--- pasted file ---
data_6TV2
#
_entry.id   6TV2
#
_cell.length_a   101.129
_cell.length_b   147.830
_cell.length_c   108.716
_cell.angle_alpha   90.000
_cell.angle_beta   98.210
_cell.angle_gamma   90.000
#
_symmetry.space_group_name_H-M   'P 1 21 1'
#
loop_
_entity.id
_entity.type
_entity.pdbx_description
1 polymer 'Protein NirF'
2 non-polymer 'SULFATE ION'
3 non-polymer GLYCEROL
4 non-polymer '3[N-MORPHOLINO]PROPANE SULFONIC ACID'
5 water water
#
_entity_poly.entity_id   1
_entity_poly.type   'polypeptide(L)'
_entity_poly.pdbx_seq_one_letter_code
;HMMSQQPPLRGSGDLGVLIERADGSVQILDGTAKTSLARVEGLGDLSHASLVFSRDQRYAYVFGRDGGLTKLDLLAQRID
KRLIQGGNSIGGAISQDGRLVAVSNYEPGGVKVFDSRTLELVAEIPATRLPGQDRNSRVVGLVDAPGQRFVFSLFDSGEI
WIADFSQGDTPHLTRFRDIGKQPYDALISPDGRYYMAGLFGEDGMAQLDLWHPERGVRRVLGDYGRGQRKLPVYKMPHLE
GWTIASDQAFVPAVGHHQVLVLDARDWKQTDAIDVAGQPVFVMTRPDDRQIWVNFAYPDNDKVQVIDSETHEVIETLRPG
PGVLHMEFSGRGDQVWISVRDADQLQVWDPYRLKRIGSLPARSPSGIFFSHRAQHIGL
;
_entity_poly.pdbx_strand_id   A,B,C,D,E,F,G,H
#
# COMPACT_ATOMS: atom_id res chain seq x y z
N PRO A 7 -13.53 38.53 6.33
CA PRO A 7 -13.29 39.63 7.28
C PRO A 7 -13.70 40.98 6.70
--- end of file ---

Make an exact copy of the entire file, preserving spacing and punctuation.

data_6TV2
#
_entry.id   6TV2
#
_cell.length_a   101.129
_cell.length_b   147.830
_cell.length_c   108.716
_cell.angle_alpha   90.000
_cell.angle_beta   98.210
_cell.angle_gamma   90.000
#
_symmetry.space_group_name_H-M   'P 1 21 1'
#
loop_
_entity.id
_entity.type
_entity.pdbx_description
1 polymer 'Protein NirF'
2 non-polymer 'SULFATE ION'
3 non-polymer GLYCEROL
4 non-polymer '3[N-MORPHOLINO]PROPANE SULFONIC ACID'
5 water water
#
_entity_poly.entity_id   1
_entity_poly.type   'polypeptide(L)'
_entity_poly.pdbx_seq_one_letter_code
;HMMSQQPPLRGSGDLGVLIERADGSVQILDGTAKTSLARVEGLGDLSHASLVFSRDQRYAYVFGRDGGLTKLDLLAQRID
KRLIQGGNSIGGAISQDGRLVAVSNYEPGGVKVFDSRTLELVAEIPATRLPGQDRNSRVVGLVDAPGQRFVFSLFDSGEI
WIADFSQGDTPHLTRFRDIGKQPYDALISPDGRYYMAGLFGEDGMAQLDLWHPERGVRRVLGDYGRGQRKLPVYKMPHLE
GWTIASDQAFVPAVGHHQVLVLDARDWKQTDAIDVAGQPVFVMTRPDDRQIWVNFAYPDNDKVQVIDSETHEVIETLRPG
PGVLHMEFSGRGDQVWISVRDADQLQVWDPYRLKRIGSLPARSPSGIFFSHRAQHIGL
;
_entity_poly.pdbx_strand_id   A,B,C,D,E,F,G,H
#
# COMPACT_ATOMS: atom_id res chain seq x y z
N PRO A 7 -13.53 38.53 6.33
CA PRO A 7 -13.29 39.63 7.28
C PRO A 7 -13.70 40.98 6.70